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'Making our holiday homes disabled-friendly has paid off': Britain's small firms missing out on disabled customers and employees

Britain's small and medium-sized businesses are failing disabled customers and employees and missing out on a consumer market comprising 11 million people - with spending power of £212billion.

The majority of companies are not providing basic services to meet the needs of disabled people, such as lifts, easy-access loos and parking facilities.

Nine out of ten UK small to medium-sized enterprises don't have a lift if they have more than one floor, while 83 per cent aren't accessible to all customers.

A similar amount, 81 per cent, don't have disabled parking spaces, while 74 per cent don't have a ramp or easily accessible toilets.

Disability friendly: Most of the Brown's holiday home log cabins have level access and wet rooms

Disability friendly: Most of the Brown's holiday home log cabins have level access and wet rooms

MAKING OUR BUSINESS ACCESSIBLE HAS PAID OFF

David and Felicity Brown are farmers born and bred but ten years ago they diversified their business and set up Hoe Grange Holiday Homes, on their Peak District farm.

They started out with two log cabins and to make things easier with planning permission they decided to make one of the cabins disability friendly - with level access, wetrooms, wide doorways and other specialist equipment and furniture.

Access for all: Felicity and David Brown welcome all customers at their holiday homes - including dogs

Access for all: Felicity and David Brown welcome all customers at their holiday homes - including dogs

Little did they know then what a big part of their business it would become.

Today, they have four cabins, all offering disabled access, and disabled guests make up almost 70 per cent of their clientele. And the couple couldn't be happier with the loyalty of their guests.

'Our customers can find it difficult to book holiday accommodation they can rely on to be well equipped and easy for them to access.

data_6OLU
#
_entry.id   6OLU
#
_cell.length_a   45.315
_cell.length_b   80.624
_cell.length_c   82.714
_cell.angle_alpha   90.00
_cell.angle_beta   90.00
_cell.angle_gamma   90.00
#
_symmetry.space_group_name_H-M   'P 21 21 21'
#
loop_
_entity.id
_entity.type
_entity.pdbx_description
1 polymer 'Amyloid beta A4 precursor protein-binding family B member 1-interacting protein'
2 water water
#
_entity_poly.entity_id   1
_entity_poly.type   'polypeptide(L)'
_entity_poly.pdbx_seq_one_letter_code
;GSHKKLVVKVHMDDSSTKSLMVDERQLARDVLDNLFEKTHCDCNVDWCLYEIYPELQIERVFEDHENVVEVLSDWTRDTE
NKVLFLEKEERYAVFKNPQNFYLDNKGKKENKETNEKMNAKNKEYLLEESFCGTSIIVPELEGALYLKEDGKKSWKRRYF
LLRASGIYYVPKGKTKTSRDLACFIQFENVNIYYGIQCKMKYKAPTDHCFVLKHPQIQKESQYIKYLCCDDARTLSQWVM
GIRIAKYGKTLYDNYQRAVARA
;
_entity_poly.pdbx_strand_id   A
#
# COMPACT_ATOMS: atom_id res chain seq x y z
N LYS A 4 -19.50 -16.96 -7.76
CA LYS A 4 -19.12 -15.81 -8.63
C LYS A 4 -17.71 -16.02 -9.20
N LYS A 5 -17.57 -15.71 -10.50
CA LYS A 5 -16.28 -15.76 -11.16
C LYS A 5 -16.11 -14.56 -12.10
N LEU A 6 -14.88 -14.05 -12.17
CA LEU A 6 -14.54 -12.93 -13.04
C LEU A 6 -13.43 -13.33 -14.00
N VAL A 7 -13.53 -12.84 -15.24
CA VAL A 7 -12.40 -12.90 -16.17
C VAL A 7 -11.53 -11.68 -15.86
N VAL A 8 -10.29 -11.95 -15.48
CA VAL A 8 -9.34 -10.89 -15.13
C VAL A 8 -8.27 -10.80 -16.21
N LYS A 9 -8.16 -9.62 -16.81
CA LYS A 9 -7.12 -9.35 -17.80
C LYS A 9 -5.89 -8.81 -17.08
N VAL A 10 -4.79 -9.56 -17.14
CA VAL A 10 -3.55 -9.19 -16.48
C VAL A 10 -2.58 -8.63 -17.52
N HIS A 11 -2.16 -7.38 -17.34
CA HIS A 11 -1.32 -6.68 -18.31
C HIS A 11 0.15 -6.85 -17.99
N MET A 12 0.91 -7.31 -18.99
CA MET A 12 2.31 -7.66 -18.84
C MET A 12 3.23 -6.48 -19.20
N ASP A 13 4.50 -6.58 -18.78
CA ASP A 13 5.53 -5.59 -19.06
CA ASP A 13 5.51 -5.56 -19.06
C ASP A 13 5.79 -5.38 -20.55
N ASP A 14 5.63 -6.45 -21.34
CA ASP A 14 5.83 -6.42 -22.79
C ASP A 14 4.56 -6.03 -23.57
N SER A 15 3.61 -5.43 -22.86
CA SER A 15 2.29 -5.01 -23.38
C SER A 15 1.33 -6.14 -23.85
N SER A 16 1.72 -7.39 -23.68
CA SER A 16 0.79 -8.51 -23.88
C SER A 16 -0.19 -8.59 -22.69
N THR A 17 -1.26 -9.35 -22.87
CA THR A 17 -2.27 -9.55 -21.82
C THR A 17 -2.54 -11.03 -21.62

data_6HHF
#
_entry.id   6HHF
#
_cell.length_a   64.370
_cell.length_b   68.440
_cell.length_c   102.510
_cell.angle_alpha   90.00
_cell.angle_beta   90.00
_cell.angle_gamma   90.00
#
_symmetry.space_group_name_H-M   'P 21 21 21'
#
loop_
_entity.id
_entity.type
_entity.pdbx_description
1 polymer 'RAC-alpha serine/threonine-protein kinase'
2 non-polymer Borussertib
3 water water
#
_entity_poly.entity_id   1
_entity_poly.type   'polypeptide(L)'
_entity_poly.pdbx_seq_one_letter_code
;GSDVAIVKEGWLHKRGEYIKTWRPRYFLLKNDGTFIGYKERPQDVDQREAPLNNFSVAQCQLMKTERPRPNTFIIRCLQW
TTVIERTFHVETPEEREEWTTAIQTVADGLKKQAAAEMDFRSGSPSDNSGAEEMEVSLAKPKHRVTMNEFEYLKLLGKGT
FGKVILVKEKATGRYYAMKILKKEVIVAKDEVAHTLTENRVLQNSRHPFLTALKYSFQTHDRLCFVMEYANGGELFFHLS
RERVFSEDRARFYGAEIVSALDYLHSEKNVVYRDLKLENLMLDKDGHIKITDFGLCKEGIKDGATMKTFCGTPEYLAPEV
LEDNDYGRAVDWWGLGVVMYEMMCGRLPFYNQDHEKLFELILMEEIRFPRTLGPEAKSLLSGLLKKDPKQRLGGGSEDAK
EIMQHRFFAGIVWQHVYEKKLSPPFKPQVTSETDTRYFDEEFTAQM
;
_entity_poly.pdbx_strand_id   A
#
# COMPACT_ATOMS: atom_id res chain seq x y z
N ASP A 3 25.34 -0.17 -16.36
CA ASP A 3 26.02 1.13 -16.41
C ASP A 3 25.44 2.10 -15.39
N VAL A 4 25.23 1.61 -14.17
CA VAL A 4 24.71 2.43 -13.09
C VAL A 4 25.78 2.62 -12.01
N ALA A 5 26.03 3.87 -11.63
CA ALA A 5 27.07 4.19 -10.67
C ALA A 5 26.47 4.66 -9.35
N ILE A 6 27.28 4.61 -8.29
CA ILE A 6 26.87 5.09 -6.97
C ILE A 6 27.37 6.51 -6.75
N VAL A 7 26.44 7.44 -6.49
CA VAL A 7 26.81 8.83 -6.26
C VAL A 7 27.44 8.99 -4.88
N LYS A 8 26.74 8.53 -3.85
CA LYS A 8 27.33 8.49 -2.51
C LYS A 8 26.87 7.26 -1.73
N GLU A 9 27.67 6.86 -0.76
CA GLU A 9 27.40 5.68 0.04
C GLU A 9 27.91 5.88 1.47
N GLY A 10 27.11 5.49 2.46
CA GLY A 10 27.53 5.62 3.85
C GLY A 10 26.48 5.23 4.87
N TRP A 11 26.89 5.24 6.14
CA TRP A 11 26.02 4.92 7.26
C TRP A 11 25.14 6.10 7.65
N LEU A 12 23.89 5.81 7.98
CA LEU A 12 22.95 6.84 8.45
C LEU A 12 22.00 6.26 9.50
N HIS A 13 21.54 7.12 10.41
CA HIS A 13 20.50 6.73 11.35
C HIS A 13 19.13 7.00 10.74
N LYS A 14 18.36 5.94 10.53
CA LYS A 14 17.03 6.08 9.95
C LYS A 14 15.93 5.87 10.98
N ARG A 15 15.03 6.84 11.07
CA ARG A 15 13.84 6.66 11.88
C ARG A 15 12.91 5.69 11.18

'Some have told us they've arrived at other locations, only to have to turn round and drive away again simply because the accommodation wasn't as described,' says David.

It's for this reason, and David and Felicity's attention to detail, that their guests come back time and again and many book well in advance, giving the couple time to make plans for their holiday business - which has won several awards for its disabled access.

They want all their guests to be able to make the most of the beauty of the Peak District so they bought an off-road wheelchair to enable visitors with physical disabilities to access the surroundings.

'We welcome everyone - you can even bring your dog or your horse,' adds Felicity.

Barclays, which commissioned the research these findings are taken from, found that only one in ten SMEs provides written communications in braille, 11 per cent audio communication and only a third have signs that are easy to read (in high-contrast and in large type1) despite it being a legal requirement.

Almost a fifth of SME owners say they are unsure as to what the benefit of making their business more inclusive would be and wouldn't know where to start or what adjustments would need to be made if they were to attempt to cater for disabled customers.

One in five owners believe the costs of making their company more accessible would be too high, and 8 per cent say it would be too much hassle.



Read more: http://www.thisismoney.co.uk/money/smallbusiness/article-3551642/Britain-s-small-firms-missing-disabled-customers-employees.html#ixzz48BrACpWd
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